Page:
With all those people trying to stop you on the street, cold-call you, and knock on your door, it’s hard to know which charities to support. Here’s the lowdown on what to look for.
Is it legitimate?
The Charities Register provides a list of all registered charities. These have been vetted by the Charities Commission to make sure they have a charitable purpose and also a proper constitution. Registration isn’t compulsory and, to avoid the extra administrative burden, some groups may not register. Provided they’re doing good work, non-registered groups can still be approved by the IRD as “donee” organisations (see Tax Breaks below).
How much is given?
Ask what percentage of your donation is used to support the cause and how much is spent on administration and fundraising. Bear in mind that some charities will have higher overheads than others, because of the nature of their work.
For example, a trust running a museum will have insurance and security costs that a charity running a tree-planting programme won’t have.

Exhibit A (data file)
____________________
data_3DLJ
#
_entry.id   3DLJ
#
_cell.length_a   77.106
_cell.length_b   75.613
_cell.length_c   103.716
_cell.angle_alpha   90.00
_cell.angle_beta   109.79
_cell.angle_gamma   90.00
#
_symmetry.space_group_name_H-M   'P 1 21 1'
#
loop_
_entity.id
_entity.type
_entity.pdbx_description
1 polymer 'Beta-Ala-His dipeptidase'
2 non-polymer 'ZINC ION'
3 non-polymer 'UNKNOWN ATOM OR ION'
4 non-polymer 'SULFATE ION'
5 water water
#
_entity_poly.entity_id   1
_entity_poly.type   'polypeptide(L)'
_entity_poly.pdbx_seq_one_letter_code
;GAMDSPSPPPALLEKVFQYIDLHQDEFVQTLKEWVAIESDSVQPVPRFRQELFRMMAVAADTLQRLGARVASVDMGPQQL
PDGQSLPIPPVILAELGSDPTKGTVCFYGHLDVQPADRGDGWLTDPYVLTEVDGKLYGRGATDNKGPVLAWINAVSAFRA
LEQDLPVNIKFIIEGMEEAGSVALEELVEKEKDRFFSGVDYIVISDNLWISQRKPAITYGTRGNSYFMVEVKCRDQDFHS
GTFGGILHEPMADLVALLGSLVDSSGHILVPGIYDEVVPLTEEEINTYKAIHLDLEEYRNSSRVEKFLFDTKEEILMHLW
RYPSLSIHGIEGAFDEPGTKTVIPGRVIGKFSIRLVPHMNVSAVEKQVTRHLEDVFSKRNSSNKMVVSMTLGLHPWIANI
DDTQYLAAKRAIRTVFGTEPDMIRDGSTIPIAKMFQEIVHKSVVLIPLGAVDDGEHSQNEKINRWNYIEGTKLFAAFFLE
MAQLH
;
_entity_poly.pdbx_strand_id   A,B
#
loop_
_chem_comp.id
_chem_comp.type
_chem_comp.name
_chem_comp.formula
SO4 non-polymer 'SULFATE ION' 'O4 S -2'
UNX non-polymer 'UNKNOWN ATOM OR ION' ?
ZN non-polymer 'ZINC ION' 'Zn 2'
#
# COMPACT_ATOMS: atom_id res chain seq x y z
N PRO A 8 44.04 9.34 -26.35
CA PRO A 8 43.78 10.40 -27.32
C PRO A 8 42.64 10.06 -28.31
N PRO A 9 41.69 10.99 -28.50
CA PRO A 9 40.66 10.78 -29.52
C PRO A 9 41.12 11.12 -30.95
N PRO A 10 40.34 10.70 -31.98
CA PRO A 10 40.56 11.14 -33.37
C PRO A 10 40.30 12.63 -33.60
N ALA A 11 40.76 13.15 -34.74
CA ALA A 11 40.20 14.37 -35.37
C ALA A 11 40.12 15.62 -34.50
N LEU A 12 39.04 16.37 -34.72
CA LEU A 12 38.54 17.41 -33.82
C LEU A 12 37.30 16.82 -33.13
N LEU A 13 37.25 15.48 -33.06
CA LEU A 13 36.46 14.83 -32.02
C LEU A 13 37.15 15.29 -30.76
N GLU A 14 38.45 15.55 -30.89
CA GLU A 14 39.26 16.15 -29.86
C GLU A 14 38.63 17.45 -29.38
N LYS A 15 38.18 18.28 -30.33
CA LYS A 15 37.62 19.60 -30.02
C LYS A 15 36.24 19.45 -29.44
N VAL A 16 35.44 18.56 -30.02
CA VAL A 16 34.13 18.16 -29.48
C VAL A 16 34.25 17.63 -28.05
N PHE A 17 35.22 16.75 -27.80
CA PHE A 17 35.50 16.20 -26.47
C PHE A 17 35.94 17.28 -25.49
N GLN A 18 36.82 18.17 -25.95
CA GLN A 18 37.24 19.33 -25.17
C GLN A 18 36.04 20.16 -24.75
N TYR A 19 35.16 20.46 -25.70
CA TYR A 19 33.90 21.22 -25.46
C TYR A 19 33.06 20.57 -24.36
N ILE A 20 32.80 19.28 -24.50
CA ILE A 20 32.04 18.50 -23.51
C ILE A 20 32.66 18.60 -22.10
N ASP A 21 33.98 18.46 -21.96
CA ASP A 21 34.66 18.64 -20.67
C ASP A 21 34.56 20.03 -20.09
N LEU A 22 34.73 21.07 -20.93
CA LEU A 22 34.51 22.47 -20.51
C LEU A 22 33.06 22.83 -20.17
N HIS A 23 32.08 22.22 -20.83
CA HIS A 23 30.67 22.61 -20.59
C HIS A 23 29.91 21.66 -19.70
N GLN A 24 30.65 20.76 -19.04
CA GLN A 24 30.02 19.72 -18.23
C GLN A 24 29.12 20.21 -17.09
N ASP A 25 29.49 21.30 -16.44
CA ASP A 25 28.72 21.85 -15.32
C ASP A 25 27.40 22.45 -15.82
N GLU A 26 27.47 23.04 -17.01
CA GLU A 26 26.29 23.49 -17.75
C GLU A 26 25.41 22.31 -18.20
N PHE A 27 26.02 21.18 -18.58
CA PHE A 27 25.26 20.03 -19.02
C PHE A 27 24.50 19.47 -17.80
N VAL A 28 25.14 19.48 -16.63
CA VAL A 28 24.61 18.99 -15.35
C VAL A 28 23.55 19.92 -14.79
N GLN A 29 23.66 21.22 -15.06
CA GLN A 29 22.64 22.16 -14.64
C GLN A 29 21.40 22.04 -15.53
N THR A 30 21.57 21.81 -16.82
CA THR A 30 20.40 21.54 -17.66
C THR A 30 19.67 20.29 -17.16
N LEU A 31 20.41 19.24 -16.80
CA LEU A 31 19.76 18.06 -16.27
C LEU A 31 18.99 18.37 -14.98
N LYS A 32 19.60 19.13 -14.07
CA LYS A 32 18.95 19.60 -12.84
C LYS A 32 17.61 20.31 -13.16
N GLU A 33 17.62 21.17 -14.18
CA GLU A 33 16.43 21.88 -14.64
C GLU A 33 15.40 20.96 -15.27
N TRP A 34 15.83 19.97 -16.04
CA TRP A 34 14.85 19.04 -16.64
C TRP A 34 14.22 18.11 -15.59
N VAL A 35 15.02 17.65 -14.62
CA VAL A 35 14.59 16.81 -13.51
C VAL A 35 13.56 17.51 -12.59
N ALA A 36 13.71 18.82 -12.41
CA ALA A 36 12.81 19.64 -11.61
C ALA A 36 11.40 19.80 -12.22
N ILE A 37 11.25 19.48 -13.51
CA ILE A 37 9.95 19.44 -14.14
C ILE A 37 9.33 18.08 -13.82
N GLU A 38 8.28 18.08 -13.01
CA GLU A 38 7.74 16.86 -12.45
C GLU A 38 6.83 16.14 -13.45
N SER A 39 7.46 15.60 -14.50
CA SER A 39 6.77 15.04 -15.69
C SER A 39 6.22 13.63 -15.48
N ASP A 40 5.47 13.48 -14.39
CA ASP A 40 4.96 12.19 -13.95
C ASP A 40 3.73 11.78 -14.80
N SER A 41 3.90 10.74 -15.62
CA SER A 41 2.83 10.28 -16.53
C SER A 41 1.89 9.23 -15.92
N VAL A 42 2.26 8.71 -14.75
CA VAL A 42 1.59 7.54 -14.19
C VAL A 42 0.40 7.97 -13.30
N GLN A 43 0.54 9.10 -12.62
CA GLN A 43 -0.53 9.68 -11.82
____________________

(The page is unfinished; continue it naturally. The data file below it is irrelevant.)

What does it do?
Financial information is one indicator of what a charity is doing with your money. You also need to know what it’s actually achieving. Ask to see the charity’s annual report – most of the big charities provide these. Visit the group’s website if it has one. Talk to family and friends, and find out what they think about the charity’s work.To get some first-hand insight, you could work as a volunteer. Over one million of us already do voluntary work for charities.
How will you give?
If you want to cut out the middleman, the fundraising and event management companies that clip the ticket give directly to the charity. Payroll giving lets you donate via your wages. You automatically get a tax credit on your donation, without having to file a claim form (see Tax Breaks).
Smell a rat?
If you think a charity is doing something wrong, make a complaint to the Charities Commission. They can investigate any charity or person engaged in activities that may breach the Charities Act, or constitute serious wrongdoing. Penalties can include fines and the charity can be struck off the register.
You can claim a 33.33% tax credit on any donation of $5 or more made to an organisation with “donee status”. To qualify, IRD determines whether a group is entitled to this status. The group must
be an entity or trust whose activities aren’t carried out for individual profit and whose funds are used for charitable, benevolent, philanthropic or cultural purposes.
Sue Chetwin, CEO Consumer NZ
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